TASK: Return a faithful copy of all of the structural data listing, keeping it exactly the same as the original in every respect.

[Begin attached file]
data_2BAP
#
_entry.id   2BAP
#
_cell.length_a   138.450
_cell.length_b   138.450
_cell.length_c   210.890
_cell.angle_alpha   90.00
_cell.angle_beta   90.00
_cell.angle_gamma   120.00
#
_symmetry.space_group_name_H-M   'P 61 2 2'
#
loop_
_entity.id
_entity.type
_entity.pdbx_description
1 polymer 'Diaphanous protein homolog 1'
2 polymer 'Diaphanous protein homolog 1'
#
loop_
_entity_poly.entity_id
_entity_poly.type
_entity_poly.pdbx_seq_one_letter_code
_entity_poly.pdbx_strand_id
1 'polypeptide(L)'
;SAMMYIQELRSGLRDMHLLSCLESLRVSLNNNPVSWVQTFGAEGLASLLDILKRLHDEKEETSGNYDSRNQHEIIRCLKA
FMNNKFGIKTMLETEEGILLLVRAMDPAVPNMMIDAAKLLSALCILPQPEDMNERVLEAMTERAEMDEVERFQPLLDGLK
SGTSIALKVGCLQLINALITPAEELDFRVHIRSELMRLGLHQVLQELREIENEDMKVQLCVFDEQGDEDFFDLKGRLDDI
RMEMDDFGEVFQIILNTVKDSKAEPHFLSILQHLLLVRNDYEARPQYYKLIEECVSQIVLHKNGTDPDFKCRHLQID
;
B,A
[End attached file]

data_2BAP
#
_entry.id   2BAP
#
_cell.length_a   138.450
_cell.length_b   138.450
_cell.length_c   210.890
_cell.angle_alpha   90.00
_cell.angle_beta   90.00
_cell.angle_gamma   120.00
#
_symmetry.space_group_name_H-M   'P 61 2 2'
#
loop_
_entity.id
_entity.type
_entity.pdbx_description
1 polymer 'Diaphanous protein homolog 1'
2 polymer 'Diaphanous protein homolog 1'
#
loop_
_entity_poly.entity_id
_entity_poly.type
_entity_poly.pdbx_seq_one_letter_code
_entity_poly.pdbx_strand_id
1 'polypeptide(L)'
;SAMMYIQELRSGLRDMHLLSCLESLRVSLNNNPVSWVQTFGAEGLASLLDILKRLHDEKEETSGNYDSRNQHEIIRCLKA
FMNNKFGIKTMLETEEGILLLVRAMDPAVPNMMIDAAKLLSALCILPQPEDMNERVLEAMTERAEMDEVERFQPLLDGLK
SGTSIALKVGCLQLINALITPAEELDFRVHIRSELMRLGLHQVLQELREIENEDMKVQLCVFDEQGDEDFFDLKGRLDDI
RMEMDDFGEVFQIILNTVKDSKAEPHFLSILQHLLLVRNDYEARPQYYKLIEECVSQIVLHKNGTDPDFKCRHLQID
;
B,A